The primary goal of hospice is to ensure that the end-of-life process is as comfortable and peaceful as possible for patients, caregivers, and loved ones. Yet deciding when to start this supportive care can be a difficult and overwhelming process. Below, we discuss the potential benefits of hospice and answer some common questions regarding this area of ​​medicine.

What is palliative care?

Palliative care provides medical services, emotional support and spiritual resources to people in the later stages of an incurable illness, such as cancer or Alzheimer’s disease. Palliative care also helps family members deal with the practicalities and emotional challenges of caring for someone at the end of life.

A common misconception about starting hospice is that it is a last resort. Many people also believe that hospice means a lower level of medical care when in reality it is a specialized form of care that focuses on improving the quality of the patient’s remaining days, the instead of continuing treatment to prolong life. The primary goal of the hospice is to keep patients as comfortable as possible during their final moments. Palliative care strives to give patients and their families as much control and dignity as possible over their time together.

Who provides palliative care?

Palliative care services are provided by a group of dedicated caregivers made up of medical professionals, volunteers and spiritual advisors. The services they offer may include:

  • Basic medical care focused on pain management and symptom control.
  • Access to a member of the palliative care team 24 hours a day, 7 days a week.
  • Medical supplies and equipment, as needed.
  • Advice and social support for the patient and his relatives.
  • Guidance with the complex challenges of life completion and closure.

Additionally, Parkview Home Health and Hospice uses a team approach, providing patients and their loved ones with the support they need to navigate every moment of their palliative care journey. Whether at home or in a facility, patients and families can find comfort and guidance from the following team members:

  • Personal doctor
  • Medical director of the hospice
  • Registered nurse
  • Home health aide
  • Social worker
  • Chaplain
  • Volunteers
  • Pharmacist
  • Massage therapists, occupational therapists, physiotherapists and/or music therapists

Parkview’s palliative care team will also adjust a patient’s care plan as their situation and needs change. Many people worry about losing contact with their regular doctor, but we are taking steps to prevent this from happening by working with their primary care provider and coordinating care.

What steps should a person follow to prepare for hospice?

Choosing palliative care can be an overwhelming and difficult decision, but patients and their loved ones can take steps to prepare and become familiar with this new chapter.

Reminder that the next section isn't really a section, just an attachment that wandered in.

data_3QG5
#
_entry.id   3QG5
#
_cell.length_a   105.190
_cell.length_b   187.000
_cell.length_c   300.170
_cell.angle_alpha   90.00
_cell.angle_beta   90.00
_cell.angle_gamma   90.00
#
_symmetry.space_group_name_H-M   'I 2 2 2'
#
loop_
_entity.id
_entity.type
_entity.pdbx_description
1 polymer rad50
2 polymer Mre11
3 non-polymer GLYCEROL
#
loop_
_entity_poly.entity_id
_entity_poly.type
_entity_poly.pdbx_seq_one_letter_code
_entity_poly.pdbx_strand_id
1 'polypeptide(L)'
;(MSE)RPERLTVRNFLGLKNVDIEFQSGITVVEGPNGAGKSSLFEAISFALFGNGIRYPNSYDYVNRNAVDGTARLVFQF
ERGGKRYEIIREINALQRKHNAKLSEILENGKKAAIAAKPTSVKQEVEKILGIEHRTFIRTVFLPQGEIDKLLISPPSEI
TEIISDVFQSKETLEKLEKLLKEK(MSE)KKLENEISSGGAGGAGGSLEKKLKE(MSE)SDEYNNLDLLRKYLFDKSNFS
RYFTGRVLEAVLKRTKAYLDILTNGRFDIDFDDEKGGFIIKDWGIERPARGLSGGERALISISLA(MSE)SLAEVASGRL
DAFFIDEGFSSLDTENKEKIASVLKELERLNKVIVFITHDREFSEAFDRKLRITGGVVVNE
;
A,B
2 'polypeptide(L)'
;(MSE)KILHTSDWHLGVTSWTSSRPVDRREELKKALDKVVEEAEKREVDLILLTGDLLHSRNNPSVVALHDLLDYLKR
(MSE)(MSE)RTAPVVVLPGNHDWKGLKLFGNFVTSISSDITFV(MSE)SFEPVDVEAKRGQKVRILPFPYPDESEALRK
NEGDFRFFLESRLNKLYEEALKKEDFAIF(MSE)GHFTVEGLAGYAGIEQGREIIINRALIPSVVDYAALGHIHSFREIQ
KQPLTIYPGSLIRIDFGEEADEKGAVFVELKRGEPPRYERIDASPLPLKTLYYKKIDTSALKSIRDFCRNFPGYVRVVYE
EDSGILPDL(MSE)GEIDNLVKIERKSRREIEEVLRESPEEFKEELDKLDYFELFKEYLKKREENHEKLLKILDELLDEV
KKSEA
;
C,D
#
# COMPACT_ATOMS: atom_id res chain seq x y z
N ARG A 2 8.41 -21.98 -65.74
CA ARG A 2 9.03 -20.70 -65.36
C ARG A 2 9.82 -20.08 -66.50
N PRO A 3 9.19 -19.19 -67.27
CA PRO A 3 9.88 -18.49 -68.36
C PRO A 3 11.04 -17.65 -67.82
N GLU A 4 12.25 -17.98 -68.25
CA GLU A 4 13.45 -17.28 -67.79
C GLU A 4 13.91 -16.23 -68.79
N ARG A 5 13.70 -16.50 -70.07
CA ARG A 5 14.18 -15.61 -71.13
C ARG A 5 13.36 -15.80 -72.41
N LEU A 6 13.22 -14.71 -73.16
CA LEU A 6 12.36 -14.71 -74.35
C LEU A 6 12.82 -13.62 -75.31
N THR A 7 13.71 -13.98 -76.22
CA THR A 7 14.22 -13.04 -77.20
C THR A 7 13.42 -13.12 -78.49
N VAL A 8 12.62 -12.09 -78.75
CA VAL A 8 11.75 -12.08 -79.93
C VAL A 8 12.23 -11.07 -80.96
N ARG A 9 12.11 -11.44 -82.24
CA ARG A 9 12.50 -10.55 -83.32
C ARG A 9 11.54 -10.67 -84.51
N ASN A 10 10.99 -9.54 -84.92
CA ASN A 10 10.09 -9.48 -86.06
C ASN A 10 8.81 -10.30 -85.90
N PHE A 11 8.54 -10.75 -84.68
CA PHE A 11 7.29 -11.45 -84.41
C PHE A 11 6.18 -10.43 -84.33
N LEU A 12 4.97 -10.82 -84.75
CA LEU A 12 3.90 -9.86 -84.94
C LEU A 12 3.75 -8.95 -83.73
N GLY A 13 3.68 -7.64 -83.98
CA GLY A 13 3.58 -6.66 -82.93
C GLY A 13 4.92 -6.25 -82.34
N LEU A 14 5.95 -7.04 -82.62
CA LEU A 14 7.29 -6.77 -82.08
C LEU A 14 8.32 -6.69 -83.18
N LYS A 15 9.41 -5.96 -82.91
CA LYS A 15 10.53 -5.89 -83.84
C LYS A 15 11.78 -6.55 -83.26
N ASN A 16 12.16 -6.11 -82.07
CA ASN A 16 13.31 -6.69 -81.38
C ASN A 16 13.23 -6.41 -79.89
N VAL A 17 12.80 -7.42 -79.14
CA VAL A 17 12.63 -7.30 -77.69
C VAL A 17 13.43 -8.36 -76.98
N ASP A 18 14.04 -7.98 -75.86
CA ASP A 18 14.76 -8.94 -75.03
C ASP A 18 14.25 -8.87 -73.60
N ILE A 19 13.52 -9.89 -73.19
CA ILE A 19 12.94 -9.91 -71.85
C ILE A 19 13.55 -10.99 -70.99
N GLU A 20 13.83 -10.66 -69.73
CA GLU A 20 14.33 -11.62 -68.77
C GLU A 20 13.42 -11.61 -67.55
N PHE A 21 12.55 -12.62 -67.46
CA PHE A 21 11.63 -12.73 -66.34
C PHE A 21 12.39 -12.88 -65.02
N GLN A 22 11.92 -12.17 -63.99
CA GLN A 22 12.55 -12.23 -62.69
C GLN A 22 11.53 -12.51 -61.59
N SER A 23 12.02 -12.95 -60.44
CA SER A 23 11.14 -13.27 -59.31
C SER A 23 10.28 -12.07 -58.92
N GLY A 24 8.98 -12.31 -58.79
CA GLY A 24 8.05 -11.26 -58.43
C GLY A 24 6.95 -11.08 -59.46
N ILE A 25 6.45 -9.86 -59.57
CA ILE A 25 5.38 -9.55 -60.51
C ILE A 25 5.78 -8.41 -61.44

• Prepare a list of advance directives. These are instructions for a patient’s provider and family members. They let them know what kind of care a person wants if they can’t talk or express themselves.
  • Understand their coverage. Before finalizing their decision, patients or caregivers will need to know if their health insurance covers palliative care.
  • Locate local resources. Patients and caregivers will want to find local palliative care programs and a care team to work with them and collaborate with their doctor, state health department, and insurance company.
  • Choose their palliative care services. Knowing what a patient wants before entering a palliative care program can benefit everyone involved.

Other issues and aspects of care that patients should think about when preparing for hospice should include:

  • Who do you want decisions about your medical care to be made?
  • What are your biggest fears and anxieties around the end of life?
  • Where would you rather spend your last months, days or moments?
  • Do you want to make organ donation a priority?
  • Do you have any particular wishes regarding rites or religious practices?

Who can patients and caregivers turn to for help?

If you have any questions or would like more information about hospice and hospice services or referring a patient to Parkview Hospice, please call 260-373-9800 or 800-363-9977. You can also complete our online form here. We are happy to answer your questions and walk these paths with you.

Useful resources

For more information on palliative care, check out these posts on the Parkview Dashboard blog:

Minimize fear and anxiety around end of life

An open dialogue on end of life and palliative care

The value of palliative care

A team approach to palliative care

Lifelong connections made through palliative care

A touch of healing

Simple Strategies to Soothe a Loved One

Help from a hospice chaplain

Making the Most of End-of-Life Conversations

Understand the dying process

Copyrighted material adapted with permission from Healthwise, Incorporated. This information does not replace the advice of a doctor.

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